We got a new stove. I cooked on it for the first time last night. I never cooked anything other than pasta or oatmeal on the old stove. We’ve lived here 6 months.
Before that we lived in a condo for 2 years. I can’t recall cooking food on that stove more than maybe 5 times. I think the responsibility for our strained relationship is probably more my fault than the stove’s.
I clearly have some issues with food. I’ll get into the eating issues another day. But I want to talk about the food prep barrier that I have. It’s big. Berlin wall style big.
Three years ago when I had my first post-baby hypomanic episode (the big “something’s really wrong and we can’t ignore it anymore” moment), I remember deciding that someone else needed to feed the kids. I just couldn’t feed them. Ever.
And someone else did. I owe so much to my husband and my mother-in-law and their whole family. She had to leave the country that summer for 10 days and she prepared homemade frozen dinners for the kids to have each night. And my father-in-law is awesome and prepared a ‘picnic’ of fruits and veggies when he picked up my kids every day before he fed them dinner.
I don’t know why I couldn’t do it. But I just couldn’t feed my children. I couldn’t make the food and I also couldn’t serve it to them. It gave me too much anxiety and since there were others who could fill that task, I had to free myself of it.
Making them breakfast sometimes last year when I planned ahead was an accomplishment. For snacks, I could cut raw veggies or fruit.
When I started juicing, it forced me to start getting comfortable working in the kitchen, cutting vegetables and preparing something edible. Because it was the same thing every day and I was primarily making it for myself (with my husband getting some as a bonus), it seemed less anxiety provoking.
So last night, when I didn’t like the idea of drinking raw juice from the cauliflower that was about to go bad in my fridge, I decided to try out my new stove and make cauliflower carrot soup. I knew carrots. I peel carrots each night for my carrot juice. Soup is just boiled veggies. I’ll just put them in a pot instead of a juicer. It felt safe.
Things started out okay. I chopped up onions, celery, garlic, carrots, cauliflower, pepper. I can chop veggies in my kitchen – just like juicing. Then it came time to start cooking the soup. I had to sautee the onions and celery. That’s when the onions made me cry.
How could heating up some onions and celery in a pot feel so horrible? It just brought up so many strong memories of standing stirring a pot of onions while my mom cooked. Of her cutting the vegetables because I did it in the wrong direction, or too big, or too slowly, or too small. Of my arm getting tired stirring food that I knew didn’t require an entire person to do. Of having to make conversation with her while I stirred (and making sure the topics didn’t slide into anything that would make her mad at me).
These feelings seem so unreal. They are so hard to put words to. Because from the outside, the situation may have looked perfectly normal. A kid or teen helping prepare dinner in the kitchen with mom. Seems okay. No kids like helping make dinner. Normal. Right? Maybe. I think there was more to it.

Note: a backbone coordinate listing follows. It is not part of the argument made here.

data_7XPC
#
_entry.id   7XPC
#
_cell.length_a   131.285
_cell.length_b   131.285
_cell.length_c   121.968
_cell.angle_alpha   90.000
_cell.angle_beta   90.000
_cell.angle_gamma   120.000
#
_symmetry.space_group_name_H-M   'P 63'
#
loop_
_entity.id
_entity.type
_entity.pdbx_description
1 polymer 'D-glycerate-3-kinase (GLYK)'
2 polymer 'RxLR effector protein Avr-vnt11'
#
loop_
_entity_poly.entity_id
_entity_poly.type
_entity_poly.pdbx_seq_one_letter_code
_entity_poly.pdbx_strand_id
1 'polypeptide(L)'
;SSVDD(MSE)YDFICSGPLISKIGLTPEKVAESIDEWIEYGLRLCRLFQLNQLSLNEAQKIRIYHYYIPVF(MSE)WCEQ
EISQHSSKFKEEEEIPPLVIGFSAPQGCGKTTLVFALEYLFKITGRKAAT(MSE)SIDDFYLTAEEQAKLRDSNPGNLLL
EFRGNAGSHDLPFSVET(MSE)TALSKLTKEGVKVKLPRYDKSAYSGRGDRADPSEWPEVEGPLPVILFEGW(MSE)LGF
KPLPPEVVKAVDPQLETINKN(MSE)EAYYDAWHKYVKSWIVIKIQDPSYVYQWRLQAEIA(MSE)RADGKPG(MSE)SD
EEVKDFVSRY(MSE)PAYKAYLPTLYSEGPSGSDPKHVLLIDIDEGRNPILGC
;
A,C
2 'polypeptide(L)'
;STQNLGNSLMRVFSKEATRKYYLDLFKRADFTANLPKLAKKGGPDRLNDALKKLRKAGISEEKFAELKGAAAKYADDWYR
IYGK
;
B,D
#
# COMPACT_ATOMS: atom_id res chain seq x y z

So, last night as I added the rest of the vegetables to the soup, it started to smell kinda good. Like soup cooking but then it made me feel even worse. And I realized that I had used the same recipe that my mom used to use. I was making her soup. Fuck.
The reason for the tears was not entirely what I expected. It wasn’t just the nostalgia or regret – it was fear and it was betrayal. I had a strong feeling that I was betraying my mother in the worst possible way. Which is weird. I’ve mostly come to terms with cutting her out of my life and denying her access to her grandchildren.
But to go ahead and just make her soup? What kind of a monster am I? She’s going to call me on it. (as if, she will telepathically know that I made soup in the house she doesn’t know that I live in.) The feeling and the fear just hurt so so much.
If I allow myself to think about it, which I try not to, I guess I could figure out why I hate cooking. The kitchen was a room where I was guilted into “helping” her by “keeping her company” and allowing her to order me around to do menial tasks. Lest she be alone while she cooked- with no one to witness her culinary glory.
I would peel potatoes under freezing running water until my hands hurt, tear lettuce under freezing water for salad I never ate, I would stir a pot for hours on end, put silver foil on a baking sheet, set the table hours in advance, hold the hand mixer forever to beat eggs for a cake. I could always do a piece of a task to “help” her but the most important help she taught me, was ‘keeping her company’.
I don’t think she ever let me just cut up a bunch of veggies. I always did it wrong. So it wasn’t something I did. Maybe that’s why cutting veggies is the one thing that I like doing in the kitchen. Because it’s new to me. It’s part of new me, not my old shitty life. And I can cut them however the fuck I feel like it. There’s no wrong way to chop a carrot!
Apparently the soup turned out well. I couldn’t eat it. I can’t serve it to my kids either.